Technology’s Case for Sustainability

Technology is not a bad thing, but it’s important to see what can be done without the use of it, as implementing technology can be expensive and challenging. At the end of the day, It’s a tool for sustainability and with innovation only evolving, who knows what’s coming next.
A Case for Technology

In our last discussion, we talked about the importance of thoughtful, sustainable design, which is the process of making strategic and conscious decisions in the design process of architecture, prior to the use or need of technology. While there are plenty of functional opportunities to design without it, this isn’t to say technology is “bad” or shouldn’t be used. As we’ve witnessed the role of modern technology and innovation evolve, we’ve learned, when used correctly, how it can be an agent of change towards a more sustainable future.

Installation using robotics
ETH Zurich (Photograph: NFS Digital Fabrication / Roman Keller)

I spoke with Marina Huissoon, founder of Green Propeller Design, about the use of technology and innovation in the field of architecture that she is most excited about:

I’m interested in pushing the agenda on 3D printing, pre-fabrication, and smart technology. I think these things will make a very big difference to how buildings are going to be made 50 years from today.

Red brick wall

The pre-fabrication of materials makes sense because there’s a huge amount of labour involved in making a building. Bricks, for instance, historically were made so that a single person could stack them one brick at a time. With the machinery we have on site these days, it doesn’t make as much sense to put one brick on another and build a wall. Now, we have bigger bricks. We have concrete panelling that has the facade of bricks. There are so many materials to clad your building with and all of them would be faster than building with bricks. So, even though people like the look of bricks and their familiarity is so comforting, from a sustainability standpoint, it doesn’t really make sense to use them. 

Pre-fabrication building installation

The pre-fabrication of materials and making elements of a building in a modular or panelized fashion has yet to be well explored in Canada. If you look at how buildings have been built in Europe for the last two decades, particularly in Germany and Holland, you see this method of building quite often. They use many industrial processes to put buildings together – it’s very modular all over the place. There is no doubt in my mind that buildings have to go this way.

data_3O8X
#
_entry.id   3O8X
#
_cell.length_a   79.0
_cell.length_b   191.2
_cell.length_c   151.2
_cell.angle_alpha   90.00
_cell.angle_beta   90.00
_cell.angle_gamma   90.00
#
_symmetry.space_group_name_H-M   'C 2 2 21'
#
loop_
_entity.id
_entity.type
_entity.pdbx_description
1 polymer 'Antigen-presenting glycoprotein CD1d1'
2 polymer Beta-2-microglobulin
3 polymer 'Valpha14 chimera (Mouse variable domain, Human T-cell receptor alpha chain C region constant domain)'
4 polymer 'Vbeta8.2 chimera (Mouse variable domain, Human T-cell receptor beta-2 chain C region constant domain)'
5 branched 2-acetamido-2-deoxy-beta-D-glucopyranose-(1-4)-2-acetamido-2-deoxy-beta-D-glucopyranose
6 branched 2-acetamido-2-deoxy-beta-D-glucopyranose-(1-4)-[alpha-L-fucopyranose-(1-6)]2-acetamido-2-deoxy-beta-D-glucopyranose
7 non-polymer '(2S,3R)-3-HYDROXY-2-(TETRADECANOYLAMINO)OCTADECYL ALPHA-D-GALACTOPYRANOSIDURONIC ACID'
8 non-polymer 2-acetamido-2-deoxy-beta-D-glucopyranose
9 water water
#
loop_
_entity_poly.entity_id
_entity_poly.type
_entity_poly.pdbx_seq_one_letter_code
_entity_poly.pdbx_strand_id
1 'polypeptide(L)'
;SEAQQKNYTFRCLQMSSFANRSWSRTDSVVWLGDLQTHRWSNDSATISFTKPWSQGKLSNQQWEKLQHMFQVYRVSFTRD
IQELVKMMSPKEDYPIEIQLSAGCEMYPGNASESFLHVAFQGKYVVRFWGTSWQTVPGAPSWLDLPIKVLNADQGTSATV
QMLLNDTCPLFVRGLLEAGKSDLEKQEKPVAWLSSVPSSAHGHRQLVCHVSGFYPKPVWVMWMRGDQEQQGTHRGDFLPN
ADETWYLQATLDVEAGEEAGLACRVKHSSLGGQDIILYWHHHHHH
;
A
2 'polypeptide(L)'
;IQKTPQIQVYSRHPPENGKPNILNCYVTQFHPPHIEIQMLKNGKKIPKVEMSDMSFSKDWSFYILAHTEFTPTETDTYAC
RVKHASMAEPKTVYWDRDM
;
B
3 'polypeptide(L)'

There are many examples of sustainability that can be applied to the built environment, but one of the greatest, high-tech examples might be the integration of smart buildings. In many office buildings or co-working spaces nowadays you’ll have a computerized technology that learns and adapts to its users. The building and its technology can accommodate the needs of the users, based on the temperature or weather of that day. 

Often, at co-working spaces such as WeWork, the building itself will also be designed to register when you enter and leave the building. Your smartphone acts as your access card and then at the end of the month, you’ll be billed for your building usage. 

There’s all this technology that you can put into buildings that make them responsive to the users. You can stretch that in all kinds of ways. In a big office like Deloitte, for instance, where you’ve got, let’s say, a thousand workers, you could actually have a thousand workers and only 300 desks and everybody could be perfectly satisfied, because out of the thousand workers, 300 only ever show up at once. So by using smart technology, connecting the building to an app, workers are able to specify when they come in, and when they do, there will always be a desk for them. The smart building technology essentially helps optimize how the building is used.

Some buildings go as far as having lights that go beyond the normal function of lighting and actually act as data receptors. Your smartphone then communicates with these lights to send data their way, so the technology can understand how many people are in a room and how to adjust functions such as the ventilation system to accommodate the number of people. From a technology standpoint, the fact that a lightbulb has gone from an incandescent lightbulb to a fluorescent lightbulb to a compact fluorescent lightbulb, from a T12 to a TA to a T5, and then to LED, to a data transferring smartbulb, is quite remarkable. 

The whole technology system that you can put into smart buildings has grown so fast in a couple of decades and will continue to grow, and that is very exciting. We can learn so many lessons from technology and we’ve only just begun learning how to master it as a tool for sustainability. It will be interesting to see how our buildings will continue to evolve alongside technology. This will make a huge difference to how Canadians will live 50 years from now.

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